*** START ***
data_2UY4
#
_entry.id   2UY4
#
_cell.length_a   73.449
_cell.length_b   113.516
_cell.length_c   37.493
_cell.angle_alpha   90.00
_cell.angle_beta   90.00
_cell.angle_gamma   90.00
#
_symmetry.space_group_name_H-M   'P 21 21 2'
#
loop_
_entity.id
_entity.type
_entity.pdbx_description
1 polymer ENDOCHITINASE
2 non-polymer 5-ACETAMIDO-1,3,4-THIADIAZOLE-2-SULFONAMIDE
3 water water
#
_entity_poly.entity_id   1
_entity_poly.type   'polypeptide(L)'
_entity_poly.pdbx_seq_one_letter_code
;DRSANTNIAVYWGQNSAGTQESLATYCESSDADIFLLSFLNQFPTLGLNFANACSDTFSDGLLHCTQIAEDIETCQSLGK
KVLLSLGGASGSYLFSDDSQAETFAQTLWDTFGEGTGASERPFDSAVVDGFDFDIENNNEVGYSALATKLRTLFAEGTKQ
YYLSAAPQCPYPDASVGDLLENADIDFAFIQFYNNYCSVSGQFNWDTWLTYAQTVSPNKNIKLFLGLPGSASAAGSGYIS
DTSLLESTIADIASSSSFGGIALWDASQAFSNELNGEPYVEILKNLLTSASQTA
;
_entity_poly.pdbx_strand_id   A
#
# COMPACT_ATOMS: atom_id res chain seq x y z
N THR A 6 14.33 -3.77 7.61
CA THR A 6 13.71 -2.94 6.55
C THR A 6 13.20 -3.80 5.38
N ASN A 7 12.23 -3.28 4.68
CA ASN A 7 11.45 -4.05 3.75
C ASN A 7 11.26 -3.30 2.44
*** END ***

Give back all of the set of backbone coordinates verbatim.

data_2UY4
#
_entry.id   2UY4
#
_cell.length_a   73.449
_cell.length_b   113.516
_cell.length_c   37.493
_cell.angle_alpha   90.00
_cell.angle_beta   90.00
_cell.angle_gamma   90.00
#
_symmetry.space_group_name_H-M   'P 21 21 2'
#
loop_
_entity.id
_entity.type
_entity.pdbx_description
1 polymer ENDOCHITINASE
2 non-polymer 5-ACETAMIDO-1,3,4-THIADIAZOLE-2-SULFONAMIDE
3 water water
#
_entity_poly.entity_id   1
_entity_poly.type   'polypeptide(L)'
_entity_poly.pdbx_seq_one_letter_code
;DRSANTNIAVYWGQNSAGTQESLATYCESSDADIFLLSFLNQFPTLGLNFANACSDTFSDGLLHCTQIAEDIETCQSLGK
KVLLSLGGASGSYLFSDDSQAETFAQTLWDTFGEGTGASERPFDSAVVDGFDFDIENNNEVGYSALATKLRTLFAEGTKQ
YYLSAAPQCPYPDASVGDLLENADIDFAFIQFYNNYCSVSGQFNWDTWLTYAQTVSPNKNIKLFLGLPGSASAAGSGYIS
DTSLLESTIADIASSSSFGGIALWDASQAFSNELNGEPYVEILKNLLTSASQTA
;
_entity_poly.pdbx_strand_id   A
#
# COMPACT_ATOMS: atom_id res chain seq x y z
N THR A 6 14.33 -3.77 7.61
CA THR A 6 13.71 -2.94 6.55
C THR A 6 13.20 -3.80 5.38
N ASN A 7 12.23 -3.28 4.68
CA ASN A 7 11.45 -4.05 3.75
C ASN A 7 11.26 -3.30 2.44